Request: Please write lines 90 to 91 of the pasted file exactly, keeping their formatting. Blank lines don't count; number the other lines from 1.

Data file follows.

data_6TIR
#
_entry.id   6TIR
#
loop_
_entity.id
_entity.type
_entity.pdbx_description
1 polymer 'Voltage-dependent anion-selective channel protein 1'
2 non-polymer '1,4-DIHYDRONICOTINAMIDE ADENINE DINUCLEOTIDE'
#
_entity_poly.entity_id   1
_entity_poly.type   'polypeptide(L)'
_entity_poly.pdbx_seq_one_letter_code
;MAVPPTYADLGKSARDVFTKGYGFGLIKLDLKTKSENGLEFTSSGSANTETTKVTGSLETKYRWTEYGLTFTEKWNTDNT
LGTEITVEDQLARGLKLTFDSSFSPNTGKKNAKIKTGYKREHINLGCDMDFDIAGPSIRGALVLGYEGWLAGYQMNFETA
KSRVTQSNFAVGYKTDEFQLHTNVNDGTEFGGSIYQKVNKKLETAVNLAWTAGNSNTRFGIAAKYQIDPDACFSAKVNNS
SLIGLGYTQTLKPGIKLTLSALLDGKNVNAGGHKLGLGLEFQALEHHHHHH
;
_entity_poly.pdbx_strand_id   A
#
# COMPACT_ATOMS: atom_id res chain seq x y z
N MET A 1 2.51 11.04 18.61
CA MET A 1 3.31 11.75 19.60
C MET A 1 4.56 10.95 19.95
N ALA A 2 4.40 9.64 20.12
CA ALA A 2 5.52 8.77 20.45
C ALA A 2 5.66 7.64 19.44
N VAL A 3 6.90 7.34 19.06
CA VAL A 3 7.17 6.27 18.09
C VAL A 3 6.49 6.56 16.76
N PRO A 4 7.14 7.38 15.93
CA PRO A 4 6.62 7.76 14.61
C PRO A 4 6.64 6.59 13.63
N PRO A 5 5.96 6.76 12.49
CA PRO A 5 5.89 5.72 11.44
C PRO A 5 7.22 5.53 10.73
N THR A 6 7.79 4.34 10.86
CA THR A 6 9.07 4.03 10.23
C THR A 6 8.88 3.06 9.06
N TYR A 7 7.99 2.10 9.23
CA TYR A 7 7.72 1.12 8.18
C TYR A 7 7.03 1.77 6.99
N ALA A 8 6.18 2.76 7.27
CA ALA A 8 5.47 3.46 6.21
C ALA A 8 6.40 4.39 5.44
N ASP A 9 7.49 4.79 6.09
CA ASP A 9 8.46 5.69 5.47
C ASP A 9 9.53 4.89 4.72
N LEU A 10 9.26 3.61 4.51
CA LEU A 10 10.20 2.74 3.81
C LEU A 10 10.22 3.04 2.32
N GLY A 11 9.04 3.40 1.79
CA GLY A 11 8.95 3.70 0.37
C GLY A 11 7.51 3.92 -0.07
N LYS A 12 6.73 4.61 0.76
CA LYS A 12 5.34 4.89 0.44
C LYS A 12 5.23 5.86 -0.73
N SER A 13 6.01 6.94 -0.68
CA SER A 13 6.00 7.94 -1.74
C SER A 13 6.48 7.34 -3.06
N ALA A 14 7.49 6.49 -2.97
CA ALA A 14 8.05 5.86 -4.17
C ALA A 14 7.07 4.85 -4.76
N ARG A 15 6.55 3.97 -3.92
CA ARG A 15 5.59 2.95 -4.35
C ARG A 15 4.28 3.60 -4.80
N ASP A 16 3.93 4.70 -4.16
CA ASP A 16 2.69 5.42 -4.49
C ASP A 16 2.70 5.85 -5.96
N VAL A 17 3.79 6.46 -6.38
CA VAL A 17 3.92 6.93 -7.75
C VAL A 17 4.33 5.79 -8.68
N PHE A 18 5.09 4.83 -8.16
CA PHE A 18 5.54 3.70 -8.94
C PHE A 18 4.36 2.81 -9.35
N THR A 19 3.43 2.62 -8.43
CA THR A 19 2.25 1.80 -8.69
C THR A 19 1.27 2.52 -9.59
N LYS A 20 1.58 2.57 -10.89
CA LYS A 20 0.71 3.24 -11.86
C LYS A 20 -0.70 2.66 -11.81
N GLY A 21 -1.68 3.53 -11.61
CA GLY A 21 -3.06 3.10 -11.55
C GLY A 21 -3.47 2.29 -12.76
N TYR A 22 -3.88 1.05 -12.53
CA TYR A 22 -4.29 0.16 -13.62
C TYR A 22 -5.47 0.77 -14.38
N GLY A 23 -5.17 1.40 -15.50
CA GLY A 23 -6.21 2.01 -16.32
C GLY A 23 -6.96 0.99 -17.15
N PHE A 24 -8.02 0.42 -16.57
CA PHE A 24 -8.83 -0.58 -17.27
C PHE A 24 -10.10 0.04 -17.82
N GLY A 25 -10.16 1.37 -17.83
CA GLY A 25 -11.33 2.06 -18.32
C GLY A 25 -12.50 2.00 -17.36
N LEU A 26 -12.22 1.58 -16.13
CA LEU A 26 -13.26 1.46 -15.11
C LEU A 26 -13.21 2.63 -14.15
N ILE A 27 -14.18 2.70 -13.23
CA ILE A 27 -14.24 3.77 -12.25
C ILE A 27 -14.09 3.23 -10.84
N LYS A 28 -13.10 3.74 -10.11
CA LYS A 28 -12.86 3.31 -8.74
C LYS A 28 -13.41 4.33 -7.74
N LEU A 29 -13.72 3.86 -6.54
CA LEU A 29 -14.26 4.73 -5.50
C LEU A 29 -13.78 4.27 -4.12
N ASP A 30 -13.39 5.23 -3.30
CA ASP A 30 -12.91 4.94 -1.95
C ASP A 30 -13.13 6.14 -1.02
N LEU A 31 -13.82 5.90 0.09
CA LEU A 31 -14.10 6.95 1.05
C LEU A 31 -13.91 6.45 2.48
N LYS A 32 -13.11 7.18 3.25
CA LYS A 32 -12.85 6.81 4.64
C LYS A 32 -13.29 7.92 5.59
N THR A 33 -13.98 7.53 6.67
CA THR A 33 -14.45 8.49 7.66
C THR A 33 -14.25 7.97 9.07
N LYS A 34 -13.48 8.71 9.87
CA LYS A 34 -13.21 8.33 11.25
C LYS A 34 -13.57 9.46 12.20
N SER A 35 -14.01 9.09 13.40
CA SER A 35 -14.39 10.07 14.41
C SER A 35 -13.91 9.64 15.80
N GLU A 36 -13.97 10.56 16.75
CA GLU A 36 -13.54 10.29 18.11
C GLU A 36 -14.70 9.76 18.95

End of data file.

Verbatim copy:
CA GLY A 23 -6.21 2.01 -16.32
C GLY A 23 -6.96 0.99 -17.15